CBD’s proliferation calls for oversight, says EU agency

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Levels of CBD in cannabis products should be closely monitored to protect public health, advises a report from the European Monitoring Centre for Drugs and Drug Addiction (EMCDDA) released yesterday.

“Having the ability to distinguish illicit cannabis products from cannabis-based medicinal products and unregulated CBD oils will be important for law enforcement in many jurisdictions,” EMCDDA said in the report – Developments in the European Cannabis Market.

Noting the rapid proliferation of cannabis products across the continent, EMCDDA said close monitoring of both THC and CBD for potency and potential health effects is “essential.”

The report identifies factors behind the growing presence of cannabis products, including policy developments, advances in production and extraction techniques, and a changing consumer landscape.

Dynamics of the market

“The dynamic nature of the current cannabis market and the diversification of cannabis products available bring considerable challenges,” said EMCDDA Director Alexis Goosdeel. “New and more potent cannabis products may have serious public health consequences for users. Therefore, monitoring and understanding new trends in cannabis products available to European consumers today is important to inform the policy and regulatory debate.”

Legalization of recreational cannabis markets outside the EU is noted as driving development of new cannabis products, some of which are now appearing on the European market, the report noted.

EMCDDA drew particular attention to the growing prevalence of synthetic CBD, which mimic the effects of cannabis-derived CBD but may be far more potent. “Some of these are sold as ‘licit’ replacements for cannabis, however, some are now controlled internationally and/or under national legislation,” according to the report. More than 180 synthetic cannabinoids have been reported to the EMCDDA since such a substance was first detected in Europe in 2008, the agency said.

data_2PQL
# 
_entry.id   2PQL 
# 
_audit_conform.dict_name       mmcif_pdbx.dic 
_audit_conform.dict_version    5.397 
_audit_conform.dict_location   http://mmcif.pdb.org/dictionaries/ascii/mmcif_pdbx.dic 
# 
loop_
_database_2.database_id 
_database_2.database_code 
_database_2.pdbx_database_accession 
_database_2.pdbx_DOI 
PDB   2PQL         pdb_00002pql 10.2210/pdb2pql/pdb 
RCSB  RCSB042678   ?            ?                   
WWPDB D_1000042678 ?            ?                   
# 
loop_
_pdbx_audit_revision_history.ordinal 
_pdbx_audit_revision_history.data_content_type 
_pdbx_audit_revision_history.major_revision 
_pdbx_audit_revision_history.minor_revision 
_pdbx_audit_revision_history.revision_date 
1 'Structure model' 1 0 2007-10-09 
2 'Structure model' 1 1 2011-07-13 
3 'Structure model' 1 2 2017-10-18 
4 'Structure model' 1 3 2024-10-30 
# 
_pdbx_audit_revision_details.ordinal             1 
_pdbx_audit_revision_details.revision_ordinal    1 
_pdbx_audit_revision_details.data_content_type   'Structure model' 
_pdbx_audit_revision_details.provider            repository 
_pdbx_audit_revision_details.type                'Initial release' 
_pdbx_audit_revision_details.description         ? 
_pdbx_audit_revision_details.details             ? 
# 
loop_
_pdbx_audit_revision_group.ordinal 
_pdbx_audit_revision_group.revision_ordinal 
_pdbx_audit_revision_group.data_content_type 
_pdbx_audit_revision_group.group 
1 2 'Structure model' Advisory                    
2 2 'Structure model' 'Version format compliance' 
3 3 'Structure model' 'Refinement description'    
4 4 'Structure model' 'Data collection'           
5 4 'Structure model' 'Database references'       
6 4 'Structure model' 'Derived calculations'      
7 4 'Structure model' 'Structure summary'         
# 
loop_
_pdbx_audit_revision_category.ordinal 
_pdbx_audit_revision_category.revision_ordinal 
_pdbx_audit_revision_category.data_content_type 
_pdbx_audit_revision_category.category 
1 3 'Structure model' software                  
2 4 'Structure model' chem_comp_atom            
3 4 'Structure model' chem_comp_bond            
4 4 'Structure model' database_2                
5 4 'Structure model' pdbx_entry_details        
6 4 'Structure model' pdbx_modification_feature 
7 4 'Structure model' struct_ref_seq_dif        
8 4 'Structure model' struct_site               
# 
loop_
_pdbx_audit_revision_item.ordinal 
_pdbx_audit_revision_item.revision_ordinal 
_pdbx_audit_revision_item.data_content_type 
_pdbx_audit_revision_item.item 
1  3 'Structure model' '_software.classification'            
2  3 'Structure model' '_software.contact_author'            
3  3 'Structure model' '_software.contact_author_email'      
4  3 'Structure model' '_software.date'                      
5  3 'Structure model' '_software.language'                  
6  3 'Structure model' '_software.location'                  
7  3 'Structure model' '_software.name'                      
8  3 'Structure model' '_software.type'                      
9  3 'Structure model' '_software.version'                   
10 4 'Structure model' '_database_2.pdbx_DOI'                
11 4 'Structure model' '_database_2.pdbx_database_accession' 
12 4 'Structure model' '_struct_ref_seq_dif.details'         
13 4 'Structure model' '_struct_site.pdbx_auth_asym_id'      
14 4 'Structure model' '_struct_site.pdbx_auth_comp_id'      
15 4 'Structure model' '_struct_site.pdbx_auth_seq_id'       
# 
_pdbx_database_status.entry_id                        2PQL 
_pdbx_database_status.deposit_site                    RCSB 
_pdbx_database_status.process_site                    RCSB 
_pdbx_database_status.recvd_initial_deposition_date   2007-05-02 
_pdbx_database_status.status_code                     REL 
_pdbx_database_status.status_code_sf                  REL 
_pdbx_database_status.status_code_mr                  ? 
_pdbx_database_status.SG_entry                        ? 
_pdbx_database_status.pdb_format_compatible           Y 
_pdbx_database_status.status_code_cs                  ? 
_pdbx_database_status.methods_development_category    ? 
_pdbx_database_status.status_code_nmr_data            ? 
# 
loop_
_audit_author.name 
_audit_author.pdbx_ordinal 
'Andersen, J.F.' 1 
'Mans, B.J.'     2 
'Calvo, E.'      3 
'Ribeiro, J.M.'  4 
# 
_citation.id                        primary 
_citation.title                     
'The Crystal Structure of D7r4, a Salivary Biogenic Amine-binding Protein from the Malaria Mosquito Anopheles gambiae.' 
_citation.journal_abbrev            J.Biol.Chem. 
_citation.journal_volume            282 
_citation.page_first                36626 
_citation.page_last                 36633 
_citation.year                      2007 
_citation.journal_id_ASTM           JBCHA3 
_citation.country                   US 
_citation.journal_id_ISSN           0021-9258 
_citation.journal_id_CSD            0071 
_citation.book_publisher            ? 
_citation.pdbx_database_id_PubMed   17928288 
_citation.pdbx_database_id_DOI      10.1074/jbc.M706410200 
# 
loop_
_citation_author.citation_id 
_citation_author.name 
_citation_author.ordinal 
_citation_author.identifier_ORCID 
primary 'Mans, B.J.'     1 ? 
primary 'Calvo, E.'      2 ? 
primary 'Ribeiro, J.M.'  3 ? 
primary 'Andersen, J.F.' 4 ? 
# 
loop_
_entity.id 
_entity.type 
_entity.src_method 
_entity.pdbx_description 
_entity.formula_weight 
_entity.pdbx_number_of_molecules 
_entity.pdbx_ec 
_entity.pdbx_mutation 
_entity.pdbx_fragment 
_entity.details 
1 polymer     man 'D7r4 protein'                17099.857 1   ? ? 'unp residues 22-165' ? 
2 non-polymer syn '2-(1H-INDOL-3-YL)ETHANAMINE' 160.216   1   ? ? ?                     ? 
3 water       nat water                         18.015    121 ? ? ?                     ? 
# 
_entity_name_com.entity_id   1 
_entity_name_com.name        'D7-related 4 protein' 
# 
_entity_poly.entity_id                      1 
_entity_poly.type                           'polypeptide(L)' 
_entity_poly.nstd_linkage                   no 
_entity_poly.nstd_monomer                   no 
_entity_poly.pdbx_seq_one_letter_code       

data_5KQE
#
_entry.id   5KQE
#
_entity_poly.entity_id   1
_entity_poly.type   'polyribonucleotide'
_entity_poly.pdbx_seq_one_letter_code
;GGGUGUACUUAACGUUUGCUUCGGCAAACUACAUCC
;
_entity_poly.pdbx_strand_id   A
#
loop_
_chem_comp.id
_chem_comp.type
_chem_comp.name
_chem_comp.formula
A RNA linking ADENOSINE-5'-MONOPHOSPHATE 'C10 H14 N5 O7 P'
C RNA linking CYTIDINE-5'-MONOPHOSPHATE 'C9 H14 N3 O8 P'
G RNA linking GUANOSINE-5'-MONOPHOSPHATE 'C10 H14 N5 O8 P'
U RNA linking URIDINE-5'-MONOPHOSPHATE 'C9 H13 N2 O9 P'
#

Concentrates underscored

The report said tools to monitor these products and their health effects are needed at national and European levels – emphasizing that such regimes focus particularly on concentrates derived from cannabis.

Cannabis remains widely used in Europe. Some 17.5 million young Europeans (15–34 years) are estimated to have used cannabis in the last year (EU-28), according to EMCDDA. Around 1% of adults (15–64 years) in the EU are estimated to be daily, or almost daily, cannabis users.

In addition to CBD, the report cited the growth of cannabis edibles, medicinal and health-oriented products in calling for increased monitoring.

The report said data provided by EU Member States show that the THC concentration of cannabis products found in Europe over the last decade has increased, raising concerns about potential harm. The estimated mean potency of marijuana doubled from 5% to 10% THC from 2006 to 2016, and cannabis resin (hash) potency increased from 8% to 17% THC.

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